Still working on the Skaven game; I’m playing around with writing it in iBooks Author, just to see how that goes. It’s amazing how using a particular piece of software for the creative process can really change your approach. Generally, when I’m designing my own adventure, I start with a core idea or mechanic–usually some story element that cracks me up. (One of my early Warhammer adventures centered on an illegal pig fighting ring, for instance, and was designed to give the characters a chance to get a pet attack pig.) From there, I think about how the players might interact with the whatever-it-is, and then I build a story to get them there, give them a reason to get involved, and then give them an open-ended resolution that can lead into something else. This tended to involve (at the early stages) pencil and paper and random notes; at the middle stage, a trip to my computer to use Campaign Cartographer to make some maps; and at the end, several trips to Photoshop to make adjustments to player handouts or aids like the pet pig sheet. With the exception of the player handouts and maps, everything I made was designed for my eyes only, and things that didn’t interest me much just never made it into the adventure notes or into my head.

Notes from an early Warhammer adventure with the player aid for the pet pig.

My sketch of the area and its Campaign Cartographer version.

This time around, though, I’m working directly in iBooks Author. The tool itself is designed to market an idea attractively, so I’m reminded of my audience, both fellow GMs and participating PCs, at every turn. The constant reminder that I have an audience forces me to clarify everything much more carefully. For instance, how much do I really know–and how much do I need to know–about the setting in which this Skaven adventure will take place? Once I’ve figured out the core of my adventure, I tend to get a little bored with the details, so I have a tendency to think “well, it’s just something roughly like X, and I’ll figure it out on the fly if the PCs ask about it.” In this adventure, for instance, I found myself deeply uninterested in why the Skaven would want to meddle in the town’s business; I just want to get onward to the Skaven causing a bunch of mayhem! The rats’ motivation is actually a key question, though, and I know my PCs will end up asking it in some form. Once I’d decided to dedicate a section of the iBook to the Skavens’ mission, I forced myself to define the background behind their meddling, rather than just tell myself I’d BS it when it came up.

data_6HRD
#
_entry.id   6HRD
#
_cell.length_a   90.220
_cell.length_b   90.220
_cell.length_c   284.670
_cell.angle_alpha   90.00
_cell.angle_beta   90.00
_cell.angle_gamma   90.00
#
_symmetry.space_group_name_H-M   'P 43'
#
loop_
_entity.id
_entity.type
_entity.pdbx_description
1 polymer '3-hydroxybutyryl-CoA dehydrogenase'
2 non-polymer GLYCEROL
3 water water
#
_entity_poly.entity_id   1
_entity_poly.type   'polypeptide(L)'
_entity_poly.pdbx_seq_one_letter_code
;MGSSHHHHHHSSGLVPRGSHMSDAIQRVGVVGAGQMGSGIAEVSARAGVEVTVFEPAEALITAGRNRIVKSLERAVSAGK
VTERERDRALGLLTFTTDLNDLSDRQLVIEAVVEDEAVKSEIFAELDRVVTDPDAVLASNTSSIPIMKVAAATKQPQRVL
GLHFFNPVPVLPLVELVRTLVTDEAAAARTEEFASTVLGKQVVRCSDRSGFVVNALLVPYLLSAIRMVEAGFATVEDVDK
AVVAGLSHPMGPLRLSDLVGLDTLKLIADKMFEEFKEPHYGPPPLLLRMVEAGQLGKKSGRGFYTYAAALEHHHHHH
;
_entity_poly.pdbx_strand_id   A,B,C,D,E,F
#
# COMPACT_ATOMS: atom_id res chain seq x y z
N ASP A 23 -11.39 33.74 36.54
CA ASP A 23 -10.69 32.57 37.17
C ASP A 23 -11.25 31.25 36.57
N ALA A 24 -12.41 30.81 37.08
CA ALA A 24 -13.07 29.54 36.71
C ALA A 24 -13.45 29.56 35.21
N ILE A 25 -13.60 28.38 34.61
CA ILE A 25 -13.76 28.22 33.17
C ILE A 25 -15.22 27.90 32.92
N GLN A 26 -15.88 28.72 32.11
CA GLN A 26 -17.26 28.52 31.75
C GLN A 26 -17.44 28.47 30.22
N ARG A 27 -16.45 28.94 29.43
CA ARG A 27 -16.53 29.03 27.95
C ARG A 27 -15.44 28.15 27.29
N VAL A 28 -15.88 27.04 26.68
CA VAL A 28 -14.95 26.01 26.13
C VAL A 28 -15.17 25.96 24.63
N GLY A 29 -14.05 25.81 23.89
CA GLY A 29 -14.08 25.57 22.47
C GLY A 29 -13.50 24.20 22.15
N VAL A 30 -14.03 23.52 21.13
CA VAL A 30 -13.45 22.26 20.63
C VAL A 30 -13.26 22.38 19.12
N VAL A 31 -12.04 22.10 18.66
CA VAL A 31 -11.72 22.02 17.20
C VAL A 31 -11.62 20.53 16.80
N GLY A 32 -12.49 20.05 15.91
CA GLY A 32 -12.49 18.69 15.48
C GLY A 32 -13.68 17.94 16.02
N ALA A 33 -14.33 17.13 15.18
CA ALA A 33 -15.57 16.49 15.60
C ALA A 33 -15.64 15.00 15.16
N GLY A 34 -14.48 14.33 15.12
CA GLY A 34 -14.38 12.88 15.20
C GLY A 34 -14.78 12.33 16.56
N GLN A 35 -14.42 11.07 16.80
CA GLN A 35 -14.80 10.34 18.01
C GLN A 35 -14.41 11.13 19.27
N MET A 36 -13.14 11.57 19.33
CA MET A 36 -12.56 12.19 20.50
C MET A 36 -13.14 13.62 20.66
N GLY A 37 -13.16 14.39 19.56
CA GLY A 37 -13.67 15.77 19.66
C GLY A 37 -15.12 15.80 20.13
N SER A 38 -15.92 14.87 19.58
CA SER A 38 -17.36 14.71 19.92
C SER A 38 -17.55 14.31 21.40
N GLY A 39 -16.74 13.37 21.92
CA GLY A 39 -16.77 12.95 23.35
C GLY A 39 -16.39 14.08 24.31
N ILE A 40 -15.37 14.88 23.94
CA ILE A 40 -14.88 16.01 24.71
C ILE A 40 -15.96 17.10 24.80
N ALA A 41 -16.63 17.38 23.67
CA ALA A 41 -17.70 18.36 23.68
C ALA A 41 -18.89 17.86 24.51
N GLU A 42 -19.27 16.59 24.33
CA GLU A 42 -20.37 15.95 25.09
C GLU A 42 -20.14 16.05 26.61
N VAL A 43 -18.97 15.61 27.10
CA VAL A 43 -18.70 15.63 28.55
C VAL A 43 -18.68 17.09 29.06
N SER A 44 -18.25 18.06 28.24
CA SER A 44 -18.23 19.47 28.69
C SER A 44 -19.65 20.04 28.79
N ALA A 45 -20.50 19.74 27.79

I’m also having to think more carefully about other alternatives as I write out the adventure. In Mouse Guard, a “mission” is made up of a mix of four kinds of hazards (weather, wilderness, animals, and mice.) The game recommends that the GM choose two of these to start the mission, then hold the others in reserve for plot twists. If I were making my own pen-and-paper notes, I’d probably just jot down the main two and figure (again) that I’d BS the others when the time came. Yet the act of making neat charts of the hazards in my iBook made me want to be completist, so all four hazards went on the page. I know I’ll only focus on two to start, but I now have the others defined for reference.

Some background on the setting and a map.

The glossary feature of iBooks Author.

The glossary feature in iBooks has also made me particularly careful. I’m making each NPC his own glossary entry, which means it’s easy for me to go back and forth and make sure I’m getting all of the pieces connected solidly. (It’s also making sure I use the same name for the same NPC if I write two different parts of the adventure at different times. I’ve been known to switch them around a bit. Heh.)